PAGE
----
A four-year study of planned wind energy areas off the East Coast found that building and operating offshore wind energy arrays could affect some of the region’s most commercially valuable fish species.
The report by scientists with the National Oceanic and Atmospheric Administration was written to help the federal Bureau of Ocean Energy Management to evaluate development plans for eight offshore wind energy leases issued by the agency.
Those areas, extending from the largest proposals to date off southern New England to North Carolina, represent just about 2.7% of what NOAA Fisheries defines as the Northeast U.S. Continental Shelf Large Marine Ecosystem, according to the report. Since then four more leases have been issued, for a dozen proposed wind developments in all.
“While the extent of the WEAs (wind energy areas) may appear small in comparison with the entire system, it is the largest pre-planned anthropogenic (man-made) development in the coastal ocean in this region,” the authors note. “Further, the LME is not homogeneous, so that the effects of WEA development can potentially have impacts out of proportion to its small size.”
High on the list of potential impacts are habitat for black sea bass and Atlantic cod, which use patches of gravel and rougher bottoms on the largely sandy outer continental shelf. Sea scallops, the highest dollar value species on the East Coast, are found in all the WEAs with the most significant overlaps in New England, according to the report.
Surf clams and ocean quahogs – harvested for canned chowder, frozen clam products and other processed seafood – are found in most of the WEAs. Advocates for the sea clamming fleet have insisted BOEM needs to set minimum distances of two nautical miles between wind turbine towers or their boats will effectively be shut out of fishing those areas.
The study was conceived in 2013 by researchers Vincent Guida, Jennifer Sampson and Rich Langton at the NOAA James J. Howard Marine Sciences Laboratory at Sandy Hook, N.J. j. in Sandy Hook, NJ, conceived a project to study bottom habitat in these wind energy areas. They proposed the project to BOEM, which was in the early stages of preparing the first East Coast leases, and the agency agreed to fund the project.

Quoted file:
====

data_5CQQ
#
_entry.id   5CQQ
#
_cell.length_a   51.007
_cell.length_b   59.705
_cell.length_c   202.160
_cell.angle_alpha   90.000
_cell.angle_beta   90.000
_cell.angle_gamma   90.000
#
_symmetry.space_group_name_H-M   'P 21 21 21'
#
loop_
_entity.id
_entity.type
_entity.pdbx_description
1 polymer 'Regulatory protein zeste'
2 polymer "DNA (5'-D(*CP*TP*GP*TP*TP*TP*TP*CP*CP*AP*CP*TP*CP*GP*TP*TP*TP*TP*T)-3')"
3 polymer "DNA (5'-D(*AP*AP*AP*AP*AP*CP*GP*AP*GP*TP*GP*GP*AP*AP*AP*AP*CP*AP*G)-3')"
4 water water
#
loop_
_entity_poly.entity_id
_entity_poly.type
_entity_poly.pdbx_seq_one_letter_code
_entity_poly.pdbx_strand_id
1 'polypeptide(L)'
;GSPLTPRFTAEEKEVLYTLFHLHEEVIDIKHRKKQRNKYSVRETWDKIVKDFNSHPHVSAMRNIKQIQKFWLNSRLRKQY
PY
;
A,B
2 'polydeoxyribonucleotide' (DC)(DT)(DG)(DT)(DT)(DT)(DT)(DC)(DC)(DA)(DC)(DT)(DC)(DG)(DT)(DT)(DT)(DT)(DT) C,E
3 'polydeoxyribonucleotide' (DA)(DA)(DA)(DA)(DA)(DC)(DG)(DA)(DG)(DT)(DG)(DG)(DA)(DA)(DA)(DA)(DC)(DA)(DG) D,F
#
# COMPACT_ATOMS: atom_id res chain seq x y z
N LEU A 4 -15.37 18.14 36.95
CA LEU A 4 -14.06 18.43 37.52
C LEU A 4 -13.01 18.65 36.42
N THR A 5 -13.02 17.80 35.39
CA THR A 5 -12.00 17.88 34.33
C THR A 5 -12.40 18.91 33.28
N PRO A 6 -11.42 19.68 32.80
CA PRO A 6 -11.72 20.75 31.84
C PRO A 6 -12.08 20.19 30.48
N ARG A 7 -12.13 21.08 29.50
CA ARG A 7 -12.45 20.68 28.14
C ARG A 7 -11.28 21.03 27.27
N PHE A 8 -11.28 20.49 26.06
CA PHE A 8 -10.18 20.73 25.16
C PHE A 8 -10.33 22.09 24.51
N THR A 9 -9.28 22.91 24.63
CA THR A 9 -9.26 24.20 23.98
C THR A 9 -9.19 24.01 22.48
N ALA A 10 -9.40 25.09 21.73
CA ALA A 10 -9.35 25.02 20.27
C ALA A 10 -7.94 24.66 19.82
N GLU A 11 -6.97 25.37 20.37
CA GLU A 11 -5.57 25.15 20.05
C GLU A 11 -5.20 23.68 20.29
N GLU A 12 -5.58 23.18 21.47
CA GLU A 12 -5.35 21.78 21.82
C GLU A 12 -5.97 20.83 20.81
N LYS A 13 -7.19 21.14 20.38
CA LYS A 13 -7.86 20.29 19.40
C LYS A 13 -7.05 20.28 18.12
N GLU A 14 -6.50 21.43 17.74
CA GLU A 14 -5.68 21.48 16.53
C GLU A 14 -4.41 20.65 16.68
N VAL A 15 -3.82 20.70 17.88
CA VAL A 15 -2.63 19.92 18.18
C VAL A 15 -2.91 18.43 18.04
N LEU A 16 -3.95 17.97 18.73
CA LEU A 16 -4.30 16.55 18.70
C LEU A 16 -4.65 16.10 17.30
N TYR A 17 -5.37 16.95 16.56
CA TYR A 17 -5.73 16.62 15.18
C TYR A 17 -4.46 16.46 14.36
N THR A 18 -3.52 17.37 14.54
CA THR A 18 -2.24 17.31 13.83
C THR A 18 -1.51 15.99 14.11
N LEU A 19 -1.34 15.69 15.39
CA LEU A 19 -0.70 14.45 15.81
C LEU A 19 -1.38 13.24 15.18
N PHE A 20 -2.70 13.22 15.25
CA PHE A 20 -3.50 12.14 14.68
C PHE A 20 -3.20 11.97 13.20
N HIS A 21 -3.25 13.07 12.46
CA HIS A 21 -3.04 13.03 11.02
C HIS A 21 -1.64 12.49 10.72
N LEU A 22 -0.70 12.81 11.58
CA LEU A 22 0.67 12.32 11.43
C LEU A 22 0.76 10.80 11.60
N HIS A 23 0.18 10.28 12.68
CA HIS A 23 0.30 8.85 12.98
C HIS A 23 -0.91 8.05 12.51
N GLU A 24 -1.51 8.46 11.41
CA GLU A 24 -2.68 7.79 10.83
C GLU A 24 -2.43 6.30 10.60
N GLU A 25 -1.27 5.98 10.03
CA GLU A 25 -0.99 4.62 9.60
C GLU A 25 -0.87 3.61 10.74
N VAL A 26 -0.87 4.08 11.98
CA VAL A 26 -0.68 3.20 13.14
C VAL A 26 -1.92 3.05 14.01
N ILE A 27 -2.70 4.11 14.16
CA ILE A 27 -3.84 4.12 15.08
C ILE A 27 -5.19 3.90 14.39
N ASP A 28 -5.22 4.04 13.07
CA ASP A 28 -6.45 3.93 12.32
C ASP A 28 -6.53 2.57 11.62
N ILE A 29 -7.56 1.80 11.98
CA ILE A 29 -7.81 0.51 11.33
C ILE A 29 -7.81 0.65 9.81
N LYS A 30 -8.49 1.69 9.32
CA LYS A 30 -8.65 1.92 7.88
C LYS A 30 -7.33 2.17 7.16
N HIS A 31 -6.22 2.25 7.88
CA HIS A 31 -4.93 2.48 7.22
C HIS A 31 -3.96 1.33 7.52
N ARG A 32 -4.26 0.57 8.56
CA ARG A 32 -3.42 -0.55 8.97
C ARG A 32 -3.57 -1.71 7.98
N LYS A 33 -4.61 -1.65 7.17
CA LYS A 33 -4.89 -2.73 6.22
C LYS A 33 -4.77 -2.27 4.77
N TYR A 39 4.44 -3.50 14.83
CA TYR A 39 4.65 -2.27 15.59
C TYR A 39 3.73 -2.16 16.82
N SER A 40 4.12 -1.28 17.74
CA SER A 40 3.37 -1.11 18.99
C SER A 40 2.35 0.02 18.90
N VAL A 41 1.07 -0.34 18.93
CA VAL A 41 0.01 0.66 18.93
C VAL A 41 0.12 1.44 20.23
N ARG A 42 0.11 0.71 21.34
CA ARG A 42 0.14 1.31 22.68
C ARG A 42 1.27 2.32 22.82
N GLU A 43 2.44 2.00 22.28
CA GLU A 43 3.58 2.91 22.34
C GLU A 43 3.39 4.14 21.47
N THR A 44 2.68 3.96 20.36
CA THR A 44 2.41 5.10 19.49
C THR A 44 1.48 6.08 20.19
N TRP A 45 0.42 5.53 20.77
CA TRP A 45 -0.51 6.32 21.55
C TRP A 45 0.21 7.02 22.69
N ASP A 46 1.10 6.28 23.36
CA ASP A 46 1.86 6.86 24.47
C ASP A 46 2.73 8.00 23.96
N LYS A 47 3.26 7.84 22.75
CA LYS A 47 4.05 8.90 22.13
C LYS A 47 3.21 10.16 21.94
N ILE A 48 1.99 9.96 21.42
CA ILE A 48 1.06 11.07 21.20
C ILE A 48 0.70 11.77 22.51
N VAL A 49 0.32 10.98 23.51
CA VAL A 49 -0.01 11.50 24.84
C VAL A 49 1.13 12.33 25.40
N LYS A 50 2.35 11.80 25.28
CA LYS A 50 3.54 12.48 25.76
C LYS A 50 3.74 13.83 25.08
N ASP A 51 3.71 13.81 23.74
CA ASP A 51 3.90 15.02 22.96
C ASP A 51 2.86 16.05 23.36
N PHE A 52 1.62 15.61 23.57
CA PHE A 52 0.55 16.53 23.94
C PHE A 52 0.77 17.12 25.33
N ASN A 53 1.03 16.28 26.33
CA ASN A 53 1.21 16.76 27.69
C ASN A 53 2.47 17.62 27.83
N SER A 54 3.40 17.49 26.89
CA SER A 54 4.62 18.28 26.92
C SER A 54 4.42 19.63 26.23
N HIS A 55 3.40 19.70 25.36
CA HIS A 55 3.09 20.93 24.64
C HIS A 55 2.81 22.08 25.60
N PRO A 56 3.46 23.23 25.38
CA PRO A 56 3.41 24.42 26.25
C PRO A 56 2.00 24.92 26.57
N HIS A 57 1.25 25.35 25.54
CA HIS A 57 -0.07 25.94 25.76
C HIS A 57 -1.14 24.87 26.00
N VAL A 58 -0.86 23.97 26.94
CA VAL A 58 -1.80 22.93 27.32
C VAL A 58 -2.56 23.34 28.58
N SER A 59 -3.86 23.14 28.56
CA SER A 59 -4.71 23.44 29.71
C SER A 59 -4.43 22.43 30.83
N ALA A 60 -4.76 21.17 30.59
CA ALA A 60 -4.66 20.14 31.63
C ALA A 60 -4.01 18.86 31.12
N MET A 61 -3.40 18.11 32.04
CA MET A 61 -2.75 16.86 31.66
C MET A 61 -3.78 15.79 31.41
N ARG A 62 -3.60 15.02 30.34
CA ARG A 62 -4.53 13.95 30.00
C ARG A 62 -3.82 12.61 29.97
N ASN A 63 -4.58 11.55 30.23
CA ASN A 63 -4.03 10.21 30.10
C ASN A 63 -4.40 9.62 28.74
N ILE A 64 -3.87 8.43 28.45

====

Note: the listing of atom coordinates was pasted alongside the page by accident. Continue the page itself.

“Large areas of fisheries habitat in the ocean would be involved and potentially impacted by these WEAs and the resulting construction and operation of wind facilities,” said Guida, who led the project and is now chief of the Howard lab’s Ecology Branch. “We felt BOEM should know what is there now, what environmental issues and potential impacts there might be, before these areas are developed.”
In all 10 scientists with the NOAA Northeast Fisheries Science Center worked on the report, with additional contributors from the University of Massachusetts at Dartmouth., Mass., and the Woods Hole Oceanographic Institution on Cape Cod.
The team reviewed previous research and data collections that had been conducted in the WEAs, and mounted their own cruises on NOAA research vessels to collect and analyzed about 1,000 new samples and related data.
The work went into a “contemporary and comprehensive benthic, or bottom, habitat database that can help provide insight into environmental issues,” according to NOAA officials.
Historic data about the region’s fish populations goes back decades into the 20th century. But the study authors acknowledged upfront that there have been dramatic changes off the East Coast, influenced by factors from fishing pressure to climate change.
“Thus, we restricted the use of the historic database to the period of 2003 to 2016 to avoid the some of the major shifts in the ecosystem prior to that time,” the authors wrote. “We felt this would provide a more realistic view of the current state of each WEA than the use of all the data while providing enough data for a representative sample. “